Green Dragon Publishing

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New Forest Railway Track

A New Forest Pony grazing in the autumnOn Sunday, Charcoal woke up to rain beating against the window. Wind was whistling through the yew tree and stripping the leaves from the hazel. In the garden, Charcoal followed the scent of a dog fox across the lawn to the bird table. He could tell by the smell that the fox had eaten the scraps that Tess put out for the birds the night before, a midnight feast Charcoal thought. Ha!


Tess put on her boots and a waterproof jacket but by the time they set off for a walk, the rain had almost stopped. They splashed through the puddles on the moor and crossed the river by the bridge. The Keeper was outside his cottage, just back from his morning check on the car parks.

Close Up of Points on New Forest Railway Line“Morning Tess.” he called, “Seen any deer?”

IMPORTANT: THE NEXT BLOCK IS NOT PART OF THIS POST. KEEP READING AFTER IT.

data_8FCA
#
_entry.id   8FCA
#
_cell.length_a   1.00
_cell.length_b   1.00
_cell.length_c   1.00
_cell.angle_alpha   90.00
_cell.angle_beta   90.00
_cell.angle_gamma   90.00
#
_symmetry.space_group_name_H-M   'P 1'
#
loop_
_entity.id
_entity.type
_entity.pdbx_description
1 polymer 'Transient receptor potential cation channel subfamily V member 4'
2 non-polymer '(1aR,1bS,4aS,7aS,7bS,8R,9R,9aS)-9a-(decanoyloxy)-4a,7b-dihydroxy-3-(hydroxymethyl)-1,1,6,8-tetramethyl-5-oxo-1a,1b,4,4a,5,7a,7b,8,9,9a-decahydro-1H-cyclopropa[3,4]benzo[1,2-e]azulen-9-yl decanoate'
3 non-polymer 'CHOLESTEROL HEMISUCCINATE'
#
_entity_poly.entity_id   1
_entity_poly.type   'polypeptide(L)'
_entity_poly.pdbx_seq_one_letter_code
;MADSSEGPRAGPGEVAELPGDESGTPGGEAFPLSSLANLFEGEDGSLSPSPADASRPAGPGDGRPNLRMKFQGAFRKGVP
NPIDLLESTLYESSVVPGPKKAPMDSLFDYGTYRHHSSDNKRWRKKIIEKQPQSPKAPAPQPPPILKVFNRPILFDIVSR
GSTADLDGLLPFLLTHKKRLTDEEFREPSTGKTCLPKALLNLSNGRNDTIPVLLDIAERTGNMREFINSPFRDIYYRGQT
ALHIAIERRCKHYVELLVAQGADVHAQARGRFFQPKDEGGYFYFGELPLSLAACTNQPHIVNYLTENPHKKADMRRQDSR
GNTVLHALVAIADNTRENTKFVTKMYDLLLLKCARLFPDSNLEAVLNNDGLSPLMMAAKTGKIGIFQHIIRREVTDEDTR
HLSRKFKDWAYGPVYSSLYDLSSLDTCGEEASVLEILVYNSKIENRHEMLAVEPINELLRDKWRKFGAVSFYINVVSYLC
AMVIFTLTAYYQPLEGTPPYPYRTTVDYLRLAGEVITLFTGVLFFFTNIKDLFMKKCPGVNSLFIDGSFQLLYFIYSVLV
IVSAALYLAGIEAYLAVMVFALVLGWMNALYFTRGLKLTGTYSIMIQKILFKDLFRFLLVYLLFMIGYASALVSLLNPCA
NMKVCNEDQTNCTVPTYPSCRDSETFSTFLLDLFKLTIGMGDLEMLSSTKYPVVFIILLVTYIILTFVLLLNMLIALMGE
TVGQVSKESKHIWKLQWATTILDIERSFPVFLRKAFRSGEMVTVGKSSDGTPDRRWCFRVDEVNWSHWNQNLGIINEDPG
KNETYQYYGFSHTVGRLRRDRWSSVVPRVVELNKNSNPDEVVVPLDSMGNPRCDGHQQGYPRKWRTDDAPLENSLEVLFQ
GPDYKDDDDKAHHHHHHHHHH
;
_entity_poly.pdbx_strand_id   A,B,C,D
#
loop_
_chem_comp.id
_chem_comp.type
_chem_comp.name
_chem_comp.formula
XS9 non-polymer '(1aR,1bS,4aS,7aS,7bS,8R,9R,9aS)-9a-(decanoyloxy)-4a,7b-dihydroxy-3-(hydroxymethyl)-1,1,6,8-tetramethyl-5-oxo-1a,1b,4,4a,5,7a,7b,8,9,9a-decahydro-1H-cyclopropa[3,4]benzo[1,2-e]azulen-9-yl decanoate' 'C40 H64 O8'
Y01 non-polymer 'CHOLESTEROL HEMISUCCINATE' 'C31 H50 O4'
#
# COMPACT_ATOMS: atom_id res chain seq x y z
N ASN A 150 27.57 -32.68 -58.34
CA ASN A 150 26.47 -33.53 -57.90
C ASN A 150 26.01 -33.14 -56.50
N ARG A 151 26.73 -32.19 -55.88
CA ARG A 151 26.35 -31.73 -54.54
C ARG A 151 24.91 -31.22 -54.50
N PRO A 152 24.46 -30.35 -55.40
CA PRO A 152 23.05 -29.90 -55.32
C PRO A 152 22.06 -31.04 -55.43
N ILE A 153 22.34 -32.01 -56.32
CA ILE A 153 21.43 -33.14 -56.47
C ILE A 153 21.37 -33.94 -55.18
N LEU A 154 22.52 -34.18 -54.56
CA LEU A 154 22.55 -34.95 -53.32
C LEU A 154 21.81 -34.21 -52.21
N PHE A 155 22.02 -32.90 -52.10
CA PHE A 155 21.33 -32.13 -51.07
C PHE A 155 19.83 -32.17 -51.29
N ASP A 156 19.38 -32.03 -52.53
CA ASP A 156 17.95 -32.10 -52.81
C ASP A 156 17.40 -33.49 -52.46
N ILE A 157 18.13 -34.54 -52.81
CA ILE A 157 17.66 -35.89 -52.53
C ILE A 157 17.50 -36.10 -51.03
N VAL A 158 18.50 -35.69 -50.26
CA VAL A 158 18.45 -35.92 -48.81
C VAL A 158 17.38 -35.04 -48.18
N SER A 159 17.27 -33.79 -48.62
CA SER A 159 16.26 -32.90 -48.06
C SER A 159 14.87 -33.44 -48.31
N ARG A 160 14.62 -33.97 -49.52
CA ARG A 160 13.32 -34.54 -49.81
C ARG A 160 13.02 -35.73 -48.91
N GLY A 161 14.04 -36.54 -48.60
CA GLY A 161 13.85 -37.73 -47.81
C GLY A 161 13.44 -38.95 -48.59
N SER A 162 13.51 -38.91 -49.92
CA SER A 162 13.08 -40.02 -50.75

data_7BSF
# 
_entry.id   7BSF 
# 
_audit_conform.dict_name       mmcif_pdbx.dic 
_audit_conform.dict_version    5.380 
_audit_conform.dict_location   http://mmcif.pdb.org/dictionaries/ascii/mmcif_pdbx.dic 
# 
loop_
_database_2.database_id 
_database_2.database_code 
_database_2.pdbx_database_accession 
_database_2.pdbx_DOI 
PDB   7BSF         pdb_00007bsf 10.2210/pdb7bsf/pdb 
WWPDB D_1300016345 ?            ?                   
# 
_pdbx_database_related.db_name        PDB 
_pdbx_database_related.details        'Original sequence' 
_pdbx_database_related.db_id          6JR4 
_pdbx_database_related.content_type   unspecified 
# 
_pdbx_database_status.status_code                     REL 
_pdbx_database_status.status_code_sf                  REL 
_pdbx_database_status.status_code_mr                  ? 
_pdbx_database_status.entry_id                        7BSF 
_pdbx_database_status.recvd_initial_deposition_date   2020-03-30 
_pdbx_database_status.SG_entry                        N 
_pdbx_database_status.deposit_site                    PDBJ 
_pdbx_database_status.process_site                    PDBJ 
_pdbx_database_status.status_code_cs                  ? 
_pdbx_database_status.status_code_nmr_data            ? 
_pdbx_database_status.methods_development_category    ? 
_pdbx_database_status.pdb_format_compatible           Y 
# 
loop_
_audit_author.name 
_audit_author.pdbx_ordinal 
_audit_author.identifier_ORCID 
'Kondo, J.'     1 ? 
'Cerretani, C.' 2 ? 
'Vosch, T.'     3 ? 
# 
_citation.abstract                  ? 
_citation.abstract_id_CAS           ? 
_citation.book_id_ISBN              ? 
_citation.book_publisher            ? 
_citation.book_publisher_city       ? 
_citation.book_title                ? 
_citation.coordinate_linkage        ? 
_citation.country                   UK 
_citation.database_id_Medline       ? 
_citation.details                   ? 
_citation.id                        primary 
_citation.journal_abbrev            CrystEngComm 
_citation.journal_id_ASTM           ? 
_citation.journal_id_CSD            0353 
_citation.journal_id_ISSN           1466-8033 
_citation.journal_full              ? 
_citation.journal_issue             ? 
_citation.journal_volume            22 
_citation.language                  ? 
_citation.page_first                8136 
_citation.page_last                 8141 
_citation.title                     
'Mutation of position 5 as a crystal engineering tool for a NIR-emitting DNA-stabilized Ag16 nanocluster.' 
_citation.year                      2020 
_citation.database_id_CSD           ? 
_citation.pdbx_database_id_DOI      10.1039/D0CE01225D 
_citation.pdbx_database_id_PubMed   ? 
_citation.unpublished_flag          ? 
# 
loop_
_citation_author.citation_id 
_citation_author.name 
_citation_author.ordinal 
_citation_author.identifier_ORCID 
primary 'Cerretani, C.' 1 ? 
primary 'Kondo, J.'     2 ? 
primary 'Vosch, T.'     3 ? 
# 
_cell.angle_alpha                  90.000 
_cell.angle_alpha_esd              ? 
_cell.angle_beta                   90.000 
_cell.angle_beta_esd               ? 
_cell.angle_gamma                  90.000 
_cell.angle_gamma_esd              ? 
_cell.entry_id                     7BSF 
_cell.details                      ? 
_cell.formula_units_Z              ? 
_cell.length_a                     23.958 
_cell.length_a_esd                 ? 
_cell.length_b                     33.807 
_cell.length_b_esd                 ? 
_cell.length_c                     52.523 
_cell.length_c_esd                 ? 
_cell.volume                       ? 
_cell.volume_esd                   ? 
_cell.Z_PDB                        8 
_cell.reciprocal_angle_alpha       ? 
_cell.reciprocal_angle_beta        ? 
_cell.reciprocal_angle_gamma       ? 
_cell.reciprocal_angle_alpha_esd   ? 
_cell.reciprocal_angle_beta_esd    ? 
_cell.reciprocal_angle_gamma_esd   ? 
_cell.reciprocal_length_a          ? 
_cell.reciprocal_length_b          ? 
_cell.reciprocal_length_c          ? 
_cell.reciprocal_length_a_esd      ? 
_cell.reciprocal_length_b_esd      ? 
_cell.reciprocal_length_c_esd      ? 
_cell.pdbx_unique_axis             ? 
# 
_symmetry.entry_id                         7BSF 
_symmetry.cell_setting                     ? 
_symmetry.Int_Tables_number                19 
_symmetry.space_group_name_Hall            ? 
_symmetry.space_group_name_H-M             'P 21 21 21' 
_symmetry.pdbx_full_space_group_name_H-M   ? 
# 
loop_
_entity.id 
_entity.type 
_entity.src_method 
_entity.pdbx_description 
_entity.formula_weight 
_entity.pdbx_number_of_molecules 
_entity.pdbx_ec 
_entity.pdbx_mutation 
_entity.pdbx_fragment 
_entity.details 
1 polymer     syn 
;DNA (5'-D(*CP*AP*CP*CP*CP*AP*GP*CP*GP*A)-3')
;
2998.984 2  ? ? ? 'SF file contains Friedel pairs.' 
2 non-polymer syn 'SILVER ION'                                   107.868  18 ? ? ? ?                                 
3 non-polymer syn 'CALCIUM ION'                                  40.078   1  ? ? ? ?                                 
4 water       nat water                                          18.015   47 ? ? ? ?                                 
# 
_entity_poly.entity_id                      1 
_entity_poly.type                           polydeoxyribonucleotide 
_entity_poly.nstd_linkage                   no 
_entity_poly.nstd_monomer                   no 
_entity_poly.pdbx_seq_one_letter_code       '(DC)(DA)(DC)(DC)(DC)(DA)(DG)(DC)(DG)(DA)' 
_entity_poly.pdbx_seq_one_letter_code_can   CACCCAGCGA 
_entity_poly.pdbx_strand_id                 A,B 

“What’s happened to them all this year?” said Tess.

“Not coming out much. All those people coming to photograph them last year scared them off, I reckon.”

Charcoal knew there was a red stag watching them from the middle of the heath. It was so well camouflaged in the heather and bracken that Tess and the Keeper had missed it. They hadn’t spotted the twenty hinds that were lying low and staying close to the stag either.

“Have you seen the little railway track they’ve laid at Warwickslade?” asked the Keeper.

“I read about it in the Lymington Times.” said Tess.

“They’re filling in parts of the drainage channel to make it more like it would Charcoal helps with the dredging of the New Forest ditchhave been naturally. Using the railway to shift all the clay and stuff.”

On the other side of the heath, Tess opened a gate and Charcoal ran on into the inclosure. It was quieter among the conifer trees. The wind was reduced to a steady shushing sound. A strong smell of wet clay hung in the air. Up ahead the ground had been disturbed and a huge digger was parked by the track. There in front of it was the beginning of a railway track. It looked quite odd running through the trees and in places it was balanced precariously on the edge of the ditch.

Work on the drainage ditch was almost finished. Great piles of clay had been shifted to make the bends that would slow the water down and turn it back into a natural stream.